COMEDIAN AND AUTHOR MARK WATSON EXPLORES INNOVATIVE WAY OF ONLINE STORYTELLING WITH PUBLICATION OF NEW NOVEL, HOTEL ALPHA, AND 100 ACCOMPANYING SHORT STORIES
Today, Picador publish Mark Watson’s new novel Hotel Alpha. It is set in an exclusive central London hotel against the backdrop of the digital revolution, beginning in the 1960s and ending in July 2005, the week that London won the Olympic bid and was hit by the 7/7 bombings.
Hotel Alpha has been written to be read in two stages: there is the novel itself and 100 stories which can be found on the website http://www.hotelalphastories.com. Both the novel and the individual stories stand alone and can be read in any order. Some of the stories are 1000 words, others a paragraph, some the length of a tweet but all shine an alternative light on the plot, solve mysteries, and give voice to some of the minor characters in the novel.
In his afterword, Mark Watson said:
‘Hotel Alpha is designed to be read in two stages. There is the novel which you have just finished and, I hope, enjoyed – unless you’re one of these people who always flick to the back first. Then there are one hundred extra stories which appear on a website: http://www.hotelalphastories.com. The extra stories span the same time period as the novel. They shine an alternative light on the plot of the book, show the hidden links between some of its main events, solve mysteries, and give voice to some of the thousands of minor characters and dramas which make up the life of the Hotel Alpha while the main story is playing out. They can be read in any order and in any quantity. Or, of course, you can ignore them altogether – it’s entirely up to you.
Everyone knows that human stories are always bigger and more complex than they appear – the relationships and connections between us all are infinite, and a book can only do so much. The internet, though, removes the physical limitations of the novel, opening up possibilities that have never before existed for readers and writers. We can now choose how much of a story we want to tell, and how much of it we want to know: in theory we can keep going forever. The one hundred extra stories of Hotel Alpha don’t quite go that far, and you as a reader probably have other plans for the rest of your life. But it’s a start. . . ‘
Story 55: Room 77, 1984
It’s not the first time Rachael has taken a babysitting job in a hotel. It is kind of unusual, obviously. Normally she goes to someone’s house. But people do stay in hotels with babies and sometimes they’re there for a few nights and they need to get out. It must be rough, always being tied down by a kid. The call came from the Alpha reception; she’s on the concierge’s list of Bloomsbury babysitters who can be called at short notice. It’s a good job; you don’t have to do anything, you just sit there. It’s a sight better than some of her fellow students, who work in noisy bars for two quid an hour and then are too exhausted to get their essays finished. She gets five an hour for this, and it can be more. In a hotel you never know. It might be a crazy eccentric couple who give you fifty because it makes no difference to them. Rachael has a mate who’s a waitress in the Café de Paris and once a film star left her a £100 tip, and the tips are all meant to go into the pot but she kept it and then she was terrified someone would find out, so she panicked and spent it all on crisps and chocolate on the way home, more than she could eat in a year.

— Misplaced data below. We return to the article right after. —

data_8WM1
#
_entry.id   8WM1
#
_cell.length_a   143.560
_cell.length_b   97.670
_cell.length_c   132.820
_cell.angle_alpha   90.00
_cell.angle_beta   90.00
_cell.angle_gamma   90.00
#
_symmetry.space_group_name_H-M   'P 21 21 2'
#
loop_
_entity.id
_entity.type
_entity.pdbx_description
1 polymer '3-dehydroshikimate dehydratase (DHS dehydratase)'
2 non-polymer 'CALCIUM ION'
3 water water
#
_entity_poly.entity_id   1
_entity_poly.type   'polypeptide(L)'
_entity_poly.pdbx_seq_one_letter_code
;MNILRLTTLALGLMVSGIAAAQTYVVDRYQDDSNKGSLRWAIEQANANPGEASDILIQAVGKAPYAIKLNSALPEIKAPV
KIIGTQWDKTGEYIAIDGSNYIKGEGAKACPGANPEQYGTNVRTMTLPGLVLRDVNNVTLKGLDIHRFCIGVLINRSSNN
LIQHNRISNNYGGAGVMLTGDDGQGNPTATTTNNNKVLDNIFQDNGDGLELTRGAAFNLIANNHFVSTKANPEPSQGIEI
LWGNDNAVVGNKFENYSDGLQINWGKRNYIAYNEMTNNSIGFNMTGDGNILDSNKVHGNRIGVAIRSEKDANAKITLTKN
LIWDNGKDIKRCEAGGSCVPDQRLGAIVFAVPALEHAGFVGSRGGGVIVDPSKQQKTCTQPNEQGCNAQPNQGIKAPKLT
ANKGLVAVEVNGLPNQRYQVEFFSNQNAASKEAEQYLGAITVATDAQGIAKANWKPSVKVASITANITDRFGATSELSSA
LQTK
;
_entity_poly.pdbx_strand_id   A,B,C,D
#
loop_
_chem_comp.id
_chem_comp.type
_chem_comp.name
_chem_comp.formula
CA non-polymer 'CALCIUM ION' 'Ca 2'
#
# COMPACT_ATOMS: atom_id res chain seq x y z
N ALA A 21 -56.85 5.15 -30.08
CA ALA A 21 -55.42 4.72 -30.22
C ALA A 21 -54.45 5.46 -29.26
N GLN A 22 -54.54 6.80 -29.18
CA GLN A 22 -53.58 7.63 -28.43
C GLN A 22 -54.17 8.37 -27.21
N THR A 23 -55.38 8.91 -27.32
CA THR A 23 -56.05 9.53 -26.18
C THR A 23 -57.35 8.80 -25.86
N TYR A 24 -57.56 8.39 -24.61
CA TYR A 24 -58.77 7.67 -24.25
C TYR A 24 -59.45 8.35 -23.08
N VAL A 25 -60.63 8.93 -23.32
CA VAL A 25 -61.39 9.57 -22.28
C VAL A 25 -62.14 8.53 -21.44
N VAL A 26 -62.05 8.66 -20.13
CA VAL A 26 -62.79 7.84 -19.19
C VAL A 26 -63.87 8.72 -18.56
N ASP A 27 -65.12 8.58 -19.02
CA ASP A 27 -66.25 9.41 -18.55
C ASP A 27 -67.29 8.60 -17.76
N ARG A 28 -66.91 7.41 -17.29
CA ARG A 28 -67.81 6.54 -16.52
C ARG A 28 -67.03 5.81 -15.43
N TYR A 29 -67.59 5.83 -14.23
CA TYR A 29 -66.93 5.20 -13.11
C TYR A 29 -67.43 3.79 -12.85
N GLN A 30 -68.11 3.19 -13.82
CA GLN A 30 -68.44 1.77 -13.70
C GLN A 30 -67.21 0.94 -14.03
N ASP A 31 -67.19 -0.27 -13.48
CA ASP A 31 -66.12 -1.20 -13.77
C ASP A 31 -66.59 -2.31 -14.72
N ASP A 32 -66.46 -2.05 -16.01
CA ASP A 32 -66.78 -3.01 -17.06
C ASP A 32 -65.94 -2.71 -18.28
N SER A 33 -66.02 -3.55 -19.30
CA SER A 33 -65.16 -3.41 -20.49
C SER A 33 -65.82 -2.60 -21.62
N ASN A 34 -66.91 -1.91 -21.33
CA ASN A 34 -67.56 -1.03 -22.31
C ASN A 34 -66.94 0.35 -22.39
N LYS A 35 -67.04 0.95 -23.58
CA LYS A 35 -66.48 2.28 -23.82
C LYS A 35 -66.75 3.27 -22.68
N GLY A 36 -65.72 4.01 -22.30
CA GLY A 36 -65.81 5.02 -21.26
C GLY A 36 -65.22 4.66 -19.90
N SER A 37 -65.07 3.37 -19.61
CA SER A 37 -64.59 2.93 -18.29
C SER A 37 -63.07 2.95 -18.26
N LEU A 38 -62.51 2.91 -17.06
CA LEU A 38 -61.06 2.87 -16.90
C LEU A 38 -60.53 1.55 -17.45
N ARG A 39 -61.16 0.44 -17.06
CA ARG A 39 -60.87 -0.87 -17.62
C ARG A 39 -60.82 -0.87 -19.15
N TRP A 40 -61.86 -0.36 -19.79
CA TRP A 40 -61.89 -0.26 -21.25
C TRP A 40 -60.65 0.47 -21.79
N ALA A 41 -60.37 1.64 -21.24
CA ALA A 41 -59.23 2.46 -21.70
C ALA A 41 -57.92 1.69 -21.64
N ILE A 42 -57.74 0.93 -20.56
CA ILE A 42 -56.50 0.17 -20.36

The only tricky thing about sitting in places like hotels is that the baby’s often asleep in a cot in the corner, so it’s hard to watch TV or do anything that might make a noise. But she’s brought coursework to get on with, and a little torch. She might sneak something out of the minibar, or the woman might say she’s allowed to help herself. Maybe she could get room service.
Rachael takes the lift up and knocks on the door of 77. A woman comes to the door and Rachael gets an immediate surprise: she isn’t dressed to go out. She’s in one of those white hotel dressing gowns tied with a chunky cord at the front. She’s got frizzy hair and tired eyes. She smiles at Rachael.
‘Come in. Thank you so much for coming.’
Rachael comes in and stands awkwardly near the desk, looking at the unmade bed, trying not to seem like she’s noticing it. There are kids’ toys all over the floor, Lego or Brio or something like her nephew has. Big bricks. A police station. A model helicopter. Kids electric cars – Top9Rated rated to be safe for indoor and outdoor use. Books. It looks as if someone has deliberately emptied box after box of stuff onto the floor. There are no adult clothes around; no adult items at all, really. There is also no sign of the kid.
‘He’s asleep in the other room,’ says the woman, reading her expression in the way slightly older women always seem able to. ‘This is quite a big room. It’s got two bits to it.’